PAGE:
The feasibility of treating OA by targeting VEGF has been previously demonstrated through the use of an anti-VEGF antibody in rabbits with OA [62]. However, adverse effects have been observed with anti-VEGF treatments, including vascular disturbances and regression of blood vessels [75], thus limiting their use chronically. Procyanidins are a combination of bioflavonoids and phenolic acids. In pine bark extract, 40.9% of procyanidins are found in a dimeric form [76], namely B procyanidins, of which B3 has shown efficacy in surgically-induced OA mouse model [32]. Additionally, tri- and tetramers have also shown inhibiting effects on VEGF signaling in endothelial cells in vitro and on tumor-induced blood vessel formation in vivo [77]. Indeed, the effects of procyanidins have been demonstrated to be greater than those of its isolated fractions [76,78,79]. Supported by other observations [31,32] and clinical data that have shown that procyanidins from pine bark extract reduce OA pain and inflammation [80,81], our study further suggests that, as generally recognized as safe (GRAS) biologically-active compounds, procyanidins and their active ingredients including procyanidin B2 and procyanidin B3, exert mitigating effects on OA pathogenesis. In particular, our study shows that procyanidins B2 and B3 can largely replicate the mitigating effects of procyanidins in VEGF-mediated OA pathogenesis, highly indicating that these compounds are the active ingredients in procyanidins in OA disease modification.
Our current study focused on the potential efficacies of procyanidins in OA disease initiation, and we have provided clear evidence that procyanidins mitigate the initiation of OA. We showed oral administration of procyanidins significantly slowed OA disease progression, suggesting a great potential for the clinical application in preventing or delaying OA disease initiation in relevant joint injuries patients who have a significantly higher frequency for development of posttraumatic OA. Future studies to determine the efficacy of procyanidins on disease progression at different stages are needed, and are currently under investigation. Upon further validation and development, procyanidins may become an attractive therapeutic strategy in both OA prevention and treatment.
Since current nutraceutical products may have an overall dose of 50 mg/kg daily, the dose of procyanidins used in this study may be considered on the high side of the effective dosage range. Our study indicates that procyanidins B2 and B3 are at least a part of the active ingredients of procyanidins. Upon further validation, a procyanidins product with enriched active ingredients, such as procyanidins B2 and B3, could be developed, and may be effective at a significantly reduced dosage. Furthermore, integration of procyanidins with other nutraceuticals that have shown OA-disease and symptom modifying effects, such as curcumin [16] and green tea polyphenol epigallocatechin gallate (EGCG) [17], could provide an enhanced effect in mitigating OA pathogenesis. Such approaches will also provide a basis for further research and development for the pharmaceutical intervention for treating OA.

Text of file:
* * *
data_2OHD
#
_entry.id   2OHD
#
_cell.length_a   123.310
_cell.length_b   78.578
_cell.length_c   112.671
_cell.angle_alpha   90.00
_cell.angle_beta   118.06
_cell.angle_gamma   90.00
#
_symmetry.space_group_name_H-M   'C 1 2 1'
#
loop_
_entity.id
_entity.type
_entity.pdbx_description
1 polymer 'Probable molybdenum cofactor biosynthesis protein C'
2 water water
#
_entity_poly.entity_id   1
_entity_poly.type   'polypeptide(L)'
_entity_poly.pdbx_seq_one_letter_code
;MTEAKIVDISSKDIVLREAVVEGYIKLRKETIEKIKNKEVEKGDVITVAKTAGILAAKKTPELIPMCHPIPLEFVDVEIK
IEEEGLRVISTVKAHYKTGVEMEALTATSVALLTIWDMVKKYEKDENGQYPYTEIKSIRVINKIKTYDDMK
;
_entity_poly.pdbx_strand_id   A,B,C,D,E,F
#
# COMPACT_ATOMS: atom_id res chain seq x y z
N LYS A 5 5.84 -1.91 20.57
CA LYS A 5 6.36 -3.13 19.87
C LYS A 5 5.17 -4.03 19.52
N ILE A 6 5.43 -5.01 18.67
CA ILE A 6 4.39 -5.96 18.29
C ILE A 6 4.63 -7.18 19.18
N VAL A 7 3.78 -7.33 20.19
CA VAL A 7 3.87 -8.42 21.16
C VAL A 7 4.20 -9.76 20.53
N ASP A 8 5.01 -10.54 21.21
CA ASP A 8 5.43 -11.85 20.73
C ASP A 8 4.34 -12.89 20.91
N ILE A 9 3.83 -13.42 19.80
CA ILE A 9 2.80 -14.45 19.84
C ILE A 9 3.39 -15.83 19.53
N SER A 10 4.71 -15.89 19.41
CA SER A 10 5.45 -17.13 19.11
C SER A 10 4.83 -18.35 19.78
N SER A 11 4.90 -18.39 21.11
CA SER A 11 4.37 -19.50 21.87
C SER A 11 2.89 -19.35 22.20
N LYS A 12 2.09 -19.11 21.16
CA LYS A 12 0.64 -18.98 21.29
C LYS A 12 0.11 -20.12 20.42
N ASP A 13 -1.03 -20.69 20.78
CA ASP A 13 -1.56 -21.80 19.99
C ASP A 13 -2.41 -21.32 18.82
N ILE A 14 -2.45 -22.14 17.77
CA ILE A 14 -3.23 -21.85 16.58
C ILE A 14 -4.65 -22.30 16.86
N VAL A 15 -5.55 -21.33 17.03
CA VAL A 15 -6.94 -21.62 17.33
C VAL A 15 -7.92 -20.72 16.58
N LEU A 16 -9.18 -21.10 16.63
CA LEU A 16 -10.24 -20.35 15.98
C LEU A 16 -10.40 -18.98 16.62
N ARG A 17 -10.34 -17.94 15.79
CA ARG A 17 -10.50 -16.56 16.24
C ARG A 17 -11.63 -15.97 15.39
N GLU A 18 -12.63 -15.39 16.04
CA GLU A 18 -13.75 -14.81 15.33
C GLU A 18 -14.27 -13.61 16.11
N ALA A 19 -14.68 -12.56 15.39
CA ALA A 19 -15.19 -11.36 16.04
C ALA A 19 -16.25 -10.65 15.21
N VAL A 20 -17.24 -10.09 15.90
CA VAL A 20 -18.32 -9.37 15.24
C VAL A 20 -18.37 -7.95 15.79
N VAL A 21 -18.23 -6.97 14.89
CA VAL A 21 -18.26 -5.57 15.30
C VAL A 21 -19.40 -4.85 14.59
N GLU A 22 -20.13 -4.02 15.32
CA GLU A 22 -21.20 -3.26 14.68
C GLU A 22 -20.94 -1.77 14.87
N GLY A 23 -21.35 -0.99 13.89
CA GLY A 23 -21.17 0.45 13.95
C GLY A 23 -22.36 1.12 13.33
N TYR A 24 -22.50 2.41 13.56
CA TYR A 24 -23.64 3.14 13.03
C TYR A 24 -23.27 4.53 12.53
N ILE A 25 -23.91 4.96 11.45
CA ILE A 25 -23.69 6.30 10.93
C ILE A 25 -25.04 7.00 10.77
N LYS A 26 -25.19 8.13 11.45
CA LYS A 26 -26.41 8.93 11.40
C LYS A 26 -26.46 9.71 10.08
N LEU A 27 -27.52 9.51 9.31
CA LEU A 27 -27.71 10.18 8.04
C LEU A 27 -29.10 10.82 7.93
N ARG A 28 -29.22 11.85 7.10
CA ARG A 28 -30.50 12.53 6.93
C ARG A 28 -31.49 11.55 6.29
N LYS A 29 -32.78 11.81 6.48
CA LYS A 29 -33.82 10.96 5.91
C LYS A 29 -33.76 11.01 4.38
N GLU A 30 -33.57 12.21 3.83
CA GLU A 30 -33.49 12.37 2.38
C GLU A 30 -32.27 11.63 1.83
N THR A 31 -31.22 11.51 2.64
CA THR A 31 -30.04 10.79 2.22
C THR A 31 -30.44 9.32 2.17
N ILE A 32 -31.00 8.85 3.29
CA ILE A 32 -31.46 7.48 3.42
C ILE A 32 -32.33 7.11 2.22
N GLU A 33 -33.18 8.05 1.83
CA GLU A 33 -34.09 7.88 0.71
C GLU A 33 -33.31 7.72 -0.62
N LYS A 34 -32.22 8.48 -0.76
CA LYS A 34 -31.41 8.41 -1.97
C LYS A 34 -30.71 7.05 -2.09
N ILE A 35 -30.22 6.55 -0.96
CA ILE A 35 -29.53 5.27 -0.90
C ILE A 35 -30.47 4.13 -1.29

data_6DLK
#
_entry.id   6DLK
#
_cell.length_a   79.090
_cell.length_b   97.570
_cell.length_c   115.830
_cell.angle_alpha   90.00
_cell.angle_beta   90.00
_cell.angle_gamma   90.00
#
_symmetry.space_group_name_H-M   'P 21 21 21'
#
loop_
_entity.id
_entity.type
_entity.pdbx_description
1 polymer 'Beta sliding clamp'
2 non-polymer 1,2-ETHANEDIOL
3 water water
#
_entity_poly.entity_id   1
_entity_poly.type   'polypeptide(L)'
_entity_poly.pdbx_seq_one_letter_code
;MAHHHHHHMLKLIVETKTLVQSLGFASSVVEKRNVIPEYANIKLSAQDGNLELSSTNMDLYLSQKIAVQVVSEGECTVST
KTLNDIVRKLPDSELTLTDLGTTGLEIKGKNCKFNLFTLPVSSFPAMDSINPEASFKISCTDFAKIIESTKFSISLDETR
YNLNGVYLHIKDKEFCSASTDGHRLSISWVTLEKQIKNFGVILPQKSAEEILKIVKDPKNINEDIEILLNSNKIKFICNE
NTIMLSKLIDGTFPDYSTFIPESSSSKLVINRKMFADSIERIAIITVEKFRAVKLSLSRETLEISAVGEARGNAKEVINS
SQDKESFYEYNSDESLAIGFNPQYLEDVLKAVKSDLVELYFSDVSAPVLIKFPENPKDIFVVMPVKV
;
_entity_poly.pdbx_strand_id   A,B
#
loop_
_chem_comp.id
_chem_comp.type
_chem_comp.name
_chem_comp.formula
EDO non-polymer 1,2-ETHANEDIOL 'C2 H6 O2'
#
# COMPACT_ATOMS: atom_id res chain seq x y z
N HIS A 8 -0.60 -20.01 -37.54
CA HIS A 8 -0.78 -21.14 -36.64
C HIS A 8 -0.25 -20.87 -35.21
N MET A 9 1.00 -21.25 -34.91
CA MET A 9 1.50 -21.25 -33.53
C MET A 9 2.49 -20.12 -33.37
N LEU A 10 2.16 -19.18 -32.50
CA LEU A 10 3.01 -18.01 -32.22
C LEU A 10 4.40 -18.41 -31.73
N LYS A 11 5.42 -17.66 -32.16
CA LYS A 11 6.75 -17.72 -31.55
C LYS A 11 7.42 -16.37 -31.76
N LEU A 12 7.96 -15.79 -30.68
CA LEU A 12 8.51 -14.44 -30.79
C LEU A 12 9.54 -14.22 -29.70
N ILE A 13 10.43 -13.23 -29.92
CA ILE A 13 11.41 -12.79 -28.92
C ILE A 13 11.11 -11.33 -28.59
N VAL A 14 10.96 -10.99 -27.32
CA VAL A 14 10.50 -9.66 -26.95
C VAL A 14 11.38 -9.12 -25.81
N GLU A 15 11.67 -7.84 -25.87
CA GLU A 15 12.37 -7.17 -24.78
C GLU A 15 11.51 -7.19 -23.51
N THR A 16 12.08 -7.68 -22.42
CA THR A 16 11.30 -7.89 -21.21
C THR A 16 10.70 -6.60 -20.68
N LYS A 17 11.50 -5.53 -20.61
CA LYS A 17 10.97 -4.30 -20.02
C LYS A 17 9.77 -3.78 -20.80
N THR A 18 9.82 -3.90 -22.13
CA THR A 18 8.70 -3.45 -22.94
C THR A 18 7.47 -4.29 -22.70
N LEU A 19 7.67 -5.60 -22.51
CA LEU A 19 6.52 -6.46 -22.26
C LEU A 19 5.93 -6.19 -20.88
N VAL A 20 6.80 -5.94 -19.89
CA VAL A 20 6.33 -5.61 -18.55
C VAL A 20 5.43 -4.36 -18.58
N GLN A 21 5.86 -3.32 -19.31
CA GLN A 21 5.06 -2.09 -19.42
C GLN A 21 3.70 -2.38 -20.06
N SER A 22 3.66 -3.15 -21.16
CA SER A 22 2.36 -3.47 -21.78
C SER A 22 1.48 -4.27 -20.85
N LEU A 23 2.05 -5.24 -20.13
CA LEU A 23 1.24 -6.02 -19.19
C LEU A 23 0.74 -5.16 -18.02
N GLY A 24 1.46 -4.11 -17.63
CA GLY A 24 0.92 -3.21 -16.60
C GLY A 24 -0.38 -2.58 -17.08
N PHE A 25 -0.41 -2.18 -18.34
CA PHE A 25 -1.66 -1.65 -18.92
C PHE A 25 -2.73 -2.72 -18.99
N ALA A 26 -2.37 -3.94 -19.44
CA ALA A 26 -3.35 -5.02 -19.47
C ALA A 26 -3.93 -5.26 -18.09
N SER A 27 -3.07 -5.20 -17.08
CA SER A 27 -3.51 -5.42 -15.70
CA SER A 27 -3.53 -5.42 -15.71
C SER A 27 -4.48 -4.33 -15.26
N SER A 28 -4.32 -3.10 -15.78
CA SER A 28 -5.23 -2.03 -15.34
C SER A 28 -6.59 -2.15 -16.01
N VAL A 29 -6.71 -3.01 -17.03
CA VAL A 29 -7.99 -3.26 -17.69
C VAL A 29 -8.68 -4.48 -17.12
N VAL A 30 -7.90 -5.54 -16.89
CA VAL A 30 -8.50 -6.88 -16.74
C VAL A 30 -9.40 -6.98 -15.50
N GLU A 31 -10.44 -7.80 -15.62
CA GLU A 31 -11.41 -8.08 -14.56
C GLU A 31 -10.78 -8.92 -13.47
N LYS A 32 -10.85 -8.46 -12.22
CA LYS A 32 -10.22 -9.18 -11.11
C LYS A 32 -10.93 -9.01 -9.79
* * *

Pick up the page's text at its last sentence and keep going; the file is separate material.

As OA is a disease of the entire joint organ [3], alteration of VEGF expression may not only affect articular cartilage, but also the underlying bone and surrounding synovium in OA disease pathogenesis [54]. While VEGF aids in bone repair under physiological conditions, in the OA joint, aberrant VEGF signaling promotes endochondral ossification, disrupting homeostasis in the calcified cartilage layer below, as well as subchondral bone remodeling, potentially leading to thickening of the subchondral bone layer, or introduction of osteophytes [54]. In future studies, we will evaluate whether procyanidins preserve the integrity of calcified cartilage as endochondral ossification progresses, and determine whether procyanidins prevent such alterations in the subchondral bone.